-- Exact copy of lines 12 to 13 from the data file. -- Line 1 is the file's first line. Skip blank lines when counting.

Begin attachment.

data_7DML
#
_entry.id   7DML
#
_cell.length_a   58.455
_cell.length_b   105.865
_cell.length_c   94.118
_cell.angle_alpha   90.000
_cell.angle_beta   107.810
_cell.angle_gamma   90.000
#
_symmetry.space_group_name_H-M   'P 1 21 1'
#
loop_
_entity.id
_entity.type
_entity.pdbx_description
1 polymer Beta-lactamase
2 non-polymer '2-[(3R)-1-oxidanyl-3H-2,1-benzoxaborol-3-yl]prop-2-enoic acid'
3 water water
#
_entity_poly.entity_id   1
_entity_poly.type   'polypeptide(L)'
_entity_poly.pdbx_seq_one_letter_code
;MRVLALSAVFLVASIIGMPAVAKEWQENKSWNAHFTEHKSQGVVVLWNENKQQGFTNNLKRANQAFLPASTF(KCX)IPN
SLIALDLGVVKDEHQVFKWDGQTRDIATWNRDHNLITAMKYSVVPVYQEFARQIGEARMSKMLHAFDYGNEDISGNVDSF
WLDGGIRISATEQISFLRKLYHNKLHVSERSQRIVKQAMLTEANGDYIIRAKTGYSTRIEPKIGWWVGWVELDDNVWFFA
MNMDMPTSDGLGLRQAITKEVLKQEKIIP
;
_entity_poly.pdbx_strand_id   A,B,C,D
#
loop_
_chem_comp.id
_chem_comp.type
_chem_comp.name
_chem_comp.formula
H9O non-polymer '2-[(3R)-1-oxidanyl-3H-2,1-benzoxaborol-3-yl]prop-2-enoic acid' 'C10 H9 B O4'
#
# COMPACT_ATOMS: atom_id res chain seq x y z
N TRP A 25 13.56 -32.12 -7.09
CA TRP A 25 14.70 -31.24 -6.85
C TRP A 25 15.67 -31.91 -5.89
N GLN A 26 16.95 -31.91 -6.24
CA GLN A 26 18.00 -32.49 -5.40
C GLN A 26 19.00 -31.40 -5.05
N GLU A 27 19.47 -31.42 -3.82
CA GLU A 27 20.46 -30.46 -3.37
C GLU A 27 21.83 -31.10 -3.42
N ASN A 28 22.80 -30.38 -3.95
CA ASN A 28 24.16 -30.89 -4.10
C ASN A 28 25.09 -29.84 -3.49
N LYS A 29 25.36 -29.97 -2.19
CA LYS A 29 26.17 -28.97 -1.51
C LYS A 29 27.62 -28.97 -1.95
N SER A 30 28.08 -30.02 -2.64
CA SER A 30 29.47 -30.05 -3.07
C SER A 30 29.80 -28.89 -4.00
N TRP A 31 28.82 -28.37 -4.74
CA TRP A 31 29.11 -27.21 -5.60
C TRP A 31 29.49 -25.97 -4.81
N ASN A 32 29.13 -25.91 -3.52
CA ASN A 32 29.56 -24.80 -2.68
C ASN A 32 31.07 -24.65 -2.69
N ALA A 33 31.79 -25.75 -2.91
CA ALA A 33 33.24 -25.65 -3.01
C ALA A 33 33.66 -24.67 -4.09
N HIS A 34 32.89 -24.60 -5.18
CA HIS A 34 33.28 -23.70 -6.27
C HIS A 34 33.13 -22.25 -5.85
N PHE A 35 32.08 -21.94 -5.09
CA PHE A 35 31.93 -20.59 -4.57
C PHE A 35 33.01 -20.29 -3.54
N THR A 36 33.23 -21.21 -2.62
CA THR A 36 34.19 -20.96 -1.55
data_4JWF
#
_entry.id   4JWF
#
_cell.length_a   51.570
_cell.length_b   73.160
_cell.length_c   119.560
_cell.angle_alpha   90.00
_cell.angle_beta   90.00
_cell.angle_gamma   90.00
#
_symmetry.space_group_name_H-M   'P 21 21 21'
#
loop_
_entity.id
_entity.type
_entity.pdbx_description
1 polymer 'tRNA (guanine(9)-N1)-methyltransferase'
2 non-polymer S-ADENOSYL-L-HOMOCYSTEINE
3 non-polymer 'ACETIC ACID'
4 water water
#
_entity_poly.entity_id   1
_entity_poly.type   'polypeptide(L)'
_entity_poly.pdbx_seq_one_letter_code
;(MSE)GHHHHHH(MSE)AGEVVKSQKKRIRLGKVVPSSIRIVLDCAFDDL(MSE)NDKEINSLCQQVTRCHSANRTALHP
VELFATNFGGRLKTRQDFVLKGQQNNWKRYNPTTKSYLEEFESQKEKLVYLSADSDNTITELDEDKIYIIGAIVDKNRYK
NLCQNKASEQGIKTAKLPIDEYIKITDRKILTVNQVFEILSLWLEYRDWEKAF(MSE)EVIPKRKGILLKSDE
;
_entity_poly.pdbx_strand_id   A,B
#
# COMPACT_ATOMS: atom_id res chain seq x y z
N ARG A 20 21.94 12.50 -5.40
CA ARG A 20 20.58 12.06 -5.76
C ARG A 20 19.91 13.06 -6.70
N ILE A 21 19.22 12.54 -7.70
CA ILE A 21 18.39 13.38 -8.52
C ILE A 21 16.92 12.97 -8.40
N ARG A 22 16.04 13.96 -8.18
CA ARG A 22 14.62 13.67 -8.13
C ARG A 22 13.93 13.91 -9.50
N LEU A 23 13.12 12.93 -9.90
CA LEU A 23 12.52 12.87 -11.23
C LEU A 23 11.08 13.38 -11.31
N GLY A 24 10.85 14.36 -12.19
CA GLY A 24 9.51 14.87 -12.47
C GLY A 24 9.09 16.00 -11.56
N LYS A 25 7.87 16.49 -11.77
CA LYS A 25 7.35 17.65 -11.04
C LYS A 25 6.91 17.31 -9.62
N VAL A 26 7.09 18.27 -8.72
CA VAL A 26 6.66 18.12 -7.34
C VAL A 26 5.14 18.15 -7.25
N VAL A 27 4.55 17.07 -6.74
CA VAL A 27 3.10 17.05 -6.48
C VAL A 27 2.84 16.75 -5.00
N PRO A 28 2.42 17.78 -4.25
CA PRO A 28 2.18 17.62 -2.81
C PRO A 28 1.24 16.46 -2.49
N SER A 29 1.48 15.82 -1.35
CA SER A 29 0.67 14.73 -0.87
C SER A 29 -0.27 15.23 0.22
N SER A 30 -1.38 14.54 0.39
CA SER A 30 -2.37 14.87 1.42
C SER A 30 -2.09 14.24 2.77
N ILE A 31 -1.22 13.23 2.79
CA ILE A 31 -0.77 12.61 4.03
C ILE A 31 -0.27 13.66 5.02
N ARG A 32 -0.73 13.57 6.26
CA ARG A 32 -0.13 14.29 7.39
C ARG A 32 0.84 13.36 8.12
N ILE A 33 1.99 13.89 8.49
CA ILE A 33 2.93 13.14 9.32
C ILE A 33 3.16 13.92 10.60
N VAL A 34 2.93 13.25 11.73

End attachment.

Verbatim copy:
_symmetry.space_group_name_H-M   'P 1 21 1'
#